I recently witnessed the potential of a funding mechanism that allows indigenous people and local communities to determine how to protect their forests and enhance their livelihoods. As our review of the Forest Investment Program’s (FIP) Dedicated Grant Mechanism (DGM) shows, a significant level of commitment can be generated when solutions are genuinely developed bottom-up. If funders take the time to build local capacities for project design and management they can tap into the local knowledge and energy for protecting the world’s natural resources.
Hoping to see whether and how this potential is used to support people on the front-line of climate change, I followed the finance stream at the latest Community Based Adaptation (CBA13) conference in Addis Ababa. It was very good place to find out: the organisers of CBA13 did a great job of ensuring every discussion was led by expertise and experience from the global south.
There were some interesting local finance mechanisms showcased and referred to. Kenya’s County Climate Change Fund, for instance, was presented as a model for building local government capacity, which fed into a wider debate about the extent to which new finance structures can and should be set up. The answer to this perhaps lies in each context; my reflection was that by setting up the DGM, the World Bank had made a demonstrable commitment to indigenous people and local communities, which helped to build all-important trust.
The overall message, however, was stark: climate finance for adaptation is not reaching the community level, regardless of whether its disbursement mechanism supports top-down or bottom-up initiatives – IIED estimates that one in every 10 dollars of public funding reaches the level where the greatest impacts of climate change are felt.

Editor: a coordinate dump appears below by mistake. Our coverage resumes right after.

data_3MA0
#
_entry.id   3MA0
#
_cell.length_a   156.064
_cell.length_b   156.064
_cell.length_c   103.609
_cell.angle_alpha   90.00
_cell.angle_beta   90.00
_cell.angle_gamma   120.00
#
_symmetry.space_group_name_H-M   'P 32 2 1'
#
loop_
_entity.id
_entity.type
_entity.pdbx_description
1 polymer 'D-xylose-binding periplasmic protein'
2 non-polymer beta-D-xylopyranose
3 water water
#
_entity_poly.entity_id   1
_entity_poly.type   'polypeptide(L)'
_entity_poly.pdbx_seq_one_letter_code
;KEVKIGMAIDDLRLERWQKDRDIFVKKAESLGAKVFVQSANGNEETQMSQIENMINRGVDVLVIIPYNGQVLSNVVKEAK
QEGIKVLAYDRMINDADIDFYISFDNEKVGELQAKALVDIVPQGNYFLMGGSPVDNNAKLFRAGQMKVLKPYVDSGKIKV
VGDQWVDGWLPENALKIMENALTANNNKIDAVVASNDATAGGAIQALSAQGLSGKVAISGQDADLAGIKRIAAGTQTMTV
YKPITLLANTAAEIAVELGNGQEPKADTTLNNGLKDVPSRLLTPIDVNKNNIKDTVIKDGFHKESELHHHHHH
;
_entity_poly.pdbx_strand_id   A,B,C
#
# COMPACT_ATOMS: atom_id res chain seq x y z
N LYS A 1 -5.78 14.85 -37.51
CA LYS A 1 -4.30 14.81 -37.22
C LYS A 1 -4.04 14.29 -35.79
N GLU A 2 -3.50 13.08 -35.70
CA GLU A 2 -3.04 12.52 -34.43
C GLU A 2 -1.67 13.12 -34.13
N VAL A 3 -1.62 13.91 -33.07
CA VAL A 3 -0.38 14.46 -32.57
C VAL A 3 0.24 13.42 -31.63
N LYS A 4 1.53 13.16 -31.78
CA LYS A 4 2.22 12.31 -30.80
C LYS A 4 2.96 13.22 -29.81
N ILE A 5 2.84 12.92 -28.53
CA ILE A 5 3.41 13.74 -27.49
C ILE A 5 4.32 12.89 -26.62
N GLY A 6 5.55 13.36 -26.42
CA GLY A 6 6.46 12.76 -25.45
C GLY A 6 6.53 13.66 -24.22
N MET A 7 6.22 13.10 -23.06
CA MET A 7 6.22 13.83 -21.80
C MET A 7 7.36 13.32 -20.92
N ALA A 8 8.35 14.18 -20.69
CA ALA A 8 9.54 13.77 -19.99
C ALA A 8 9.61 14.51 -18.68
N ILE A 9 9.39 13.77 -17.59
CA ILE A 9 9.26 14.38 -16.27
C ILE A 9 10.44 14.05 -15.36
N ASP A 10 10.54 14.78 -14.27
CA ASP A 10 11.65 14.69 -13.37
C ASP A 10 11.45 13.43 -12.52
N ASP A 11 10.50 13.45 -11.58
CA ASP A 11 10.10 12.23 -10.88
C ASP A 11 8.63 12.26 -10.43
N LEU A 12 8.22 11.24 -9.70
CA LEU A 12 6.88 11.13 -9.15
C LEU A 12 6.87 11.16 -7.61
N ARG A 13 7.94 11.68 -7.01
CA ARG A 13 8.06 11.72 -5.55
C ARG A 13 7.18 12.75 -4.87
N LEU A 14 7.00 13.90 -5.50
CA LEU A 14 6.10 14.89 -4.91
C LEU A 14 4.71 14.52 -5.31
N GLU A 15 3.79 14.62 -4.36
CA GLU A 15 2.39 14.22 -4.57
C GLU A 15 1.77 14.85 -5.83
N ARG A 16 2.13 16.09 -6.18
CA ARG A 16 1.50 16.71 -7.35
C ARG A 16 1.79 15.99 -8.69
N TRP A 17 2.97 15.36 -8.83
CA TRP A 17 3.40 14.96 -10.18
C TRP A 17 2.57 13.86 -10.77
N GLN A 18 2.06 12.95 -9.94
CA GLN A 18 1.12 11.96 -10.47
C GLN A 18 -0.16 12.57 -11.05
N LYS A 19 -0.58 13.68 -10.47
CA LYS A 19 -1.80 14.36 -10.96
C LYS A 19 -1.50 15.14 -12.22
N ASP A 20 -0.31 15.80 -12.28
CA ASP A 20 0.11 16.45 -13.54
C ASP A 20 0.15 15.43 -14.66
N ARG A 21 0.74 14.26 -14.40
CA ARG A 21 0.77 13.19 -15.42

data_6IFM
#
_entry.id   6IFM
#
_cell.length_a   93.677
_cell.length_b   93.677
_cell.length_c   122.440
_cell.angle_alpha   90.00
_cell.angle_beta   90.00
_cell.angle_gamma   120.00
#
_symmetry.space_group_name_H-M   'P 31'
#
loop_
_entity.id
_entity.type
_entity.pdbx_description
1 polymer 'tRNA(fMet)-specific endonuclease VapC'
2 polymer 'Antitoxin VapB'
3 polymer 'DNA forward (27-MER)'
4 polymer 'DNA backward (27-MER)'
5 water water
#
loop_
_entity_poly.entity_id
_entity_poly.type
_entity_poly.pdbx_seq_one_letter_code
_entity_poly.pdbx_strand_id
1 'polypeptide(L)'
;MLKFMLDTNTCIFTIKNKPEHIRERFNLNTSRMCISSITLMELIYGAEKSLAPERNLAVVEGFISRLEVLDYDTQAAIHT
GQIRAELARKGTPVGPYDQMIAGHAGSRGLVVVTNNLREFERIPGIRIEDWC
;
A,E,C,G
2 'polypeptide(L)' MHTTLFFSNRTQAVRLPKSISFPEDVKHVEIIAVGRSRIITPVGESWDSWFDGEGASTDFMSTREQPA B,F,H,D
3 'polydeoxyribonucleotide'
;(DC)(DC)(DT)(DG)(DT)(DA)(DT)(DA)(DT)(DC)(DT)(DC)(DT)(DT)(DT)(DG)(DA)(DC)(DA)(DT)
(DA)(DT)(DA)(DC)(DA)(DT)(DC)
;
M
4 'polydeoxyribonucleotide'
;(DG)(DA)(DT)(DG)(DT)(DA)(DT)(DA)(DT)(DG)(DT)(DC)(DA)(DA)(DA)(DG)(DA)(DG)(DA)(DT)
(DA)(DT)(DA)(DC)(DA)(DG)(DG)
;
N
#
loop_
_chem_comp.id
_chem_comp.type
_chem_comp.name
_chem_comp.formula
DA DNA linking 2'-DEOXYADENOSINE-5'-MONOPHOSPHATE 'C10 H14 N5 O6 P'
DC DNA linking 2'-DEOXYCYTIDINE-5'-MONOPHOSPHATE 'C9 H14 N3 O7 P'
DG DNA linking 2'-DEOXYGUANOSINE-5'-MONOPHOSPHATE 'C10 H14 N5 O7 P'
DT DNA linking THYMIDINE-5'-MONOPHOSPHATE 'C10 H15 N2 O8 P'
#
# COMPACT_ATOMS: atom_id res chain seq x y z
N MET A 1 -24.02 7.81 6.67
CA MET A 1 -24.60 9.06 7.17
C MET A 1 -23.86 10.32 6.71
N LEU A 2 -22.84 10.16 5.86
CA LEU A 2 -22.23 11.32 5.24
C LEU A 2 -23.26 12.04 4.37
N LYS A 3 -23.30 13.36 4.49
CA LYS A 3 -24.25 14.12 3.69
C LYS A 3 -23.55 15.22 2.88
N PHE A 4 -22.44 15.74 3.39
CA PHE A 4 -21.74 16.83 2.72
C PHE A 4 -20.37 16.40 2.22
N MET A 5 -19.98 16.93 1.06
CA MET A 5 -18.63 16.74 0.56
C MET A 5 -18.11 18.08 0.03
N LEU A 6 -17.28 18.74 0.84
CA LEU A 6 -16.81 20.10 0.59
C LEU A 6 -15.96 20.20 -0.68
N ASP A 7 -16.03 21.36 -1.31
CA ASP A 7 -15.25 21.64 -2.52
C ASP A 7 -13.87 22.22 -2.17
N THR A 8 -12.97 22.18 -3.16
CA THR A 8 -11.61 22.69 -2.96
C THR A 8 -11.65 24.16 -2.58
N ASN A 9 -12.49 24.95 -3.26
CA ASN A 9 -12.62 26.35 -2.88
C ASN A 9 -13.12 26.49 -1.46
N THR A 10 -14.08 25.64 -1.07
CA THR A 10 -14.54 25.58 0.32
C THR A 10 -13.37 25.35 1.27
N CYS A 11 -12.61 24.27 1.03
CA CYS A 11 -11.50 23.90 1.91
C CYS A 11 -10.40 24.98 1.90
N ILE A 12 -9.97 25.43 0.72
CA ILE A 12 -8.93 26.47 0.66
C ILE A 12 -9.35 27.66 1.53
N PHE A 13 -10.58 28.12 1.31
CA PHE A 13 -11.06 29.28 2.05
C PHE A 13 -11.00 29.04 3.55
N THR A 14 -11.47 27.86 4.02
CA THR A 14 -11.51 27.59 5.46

Is it undoubtedly more difficult and time-consuming to support the creation of locally-relevant designs than parachute in ideas of how people should protect their forests and adapt to climate change. However, if you want to know what motivates people to start, stay with and expand these long-term processes, providing grants to community-identified actions may help cut through the trial and error. For example, the local communities I visited in Burkina Faso had started an informal sharing of the DGM’s benefits: training neighbouring villages in project design and natural resource management and contributing to other community plans with their increased profits.
Telling a more convincing story, however, is currently difficult. There is an acknowledged gap in the evidence base of what decentralised climate finance is leading to (beyond outputs and avoiding misuse). Whether it helps people adapt to climate change is something we’ll only know in the future; restored forest and improved livelihoods could be wiped out by recurrent drought, for example. Promoting one may jeopardise the other, especially as natural resources become more constrained.
In this regard, it was interesting to hear many people at CBA13 calling for capacity building for locally-led monitoring and evaluation – a topic close to our hearts at Itad. This may be one way to build reciprocal trust, and the level of effort that the community projects in Burkina Faso put into their reporting showed a great willingness to respond to their funder’s accountability needs.
There’s a long way to go in reaching this stage, and a starting point is not monitoring or evaluation, but learning on what local funding mechanisms are already in operation. At the start of our review the DGM was described as “FIP’s best-kept secret”, and so we gathered a wealth of information on how it was set up in the hope that no climate finance institution would have to start from zero in creating a local grant mechanism. There’s definitely not one way to do it, and CBA13 proved there is a lot out there to emulate and improve upon.
We’ll be looking more closely at what lessons the DGM has to offer for localising climate finance; if you have other models, lessons, and ideas do get in touch either by commenting below or emailing me directly.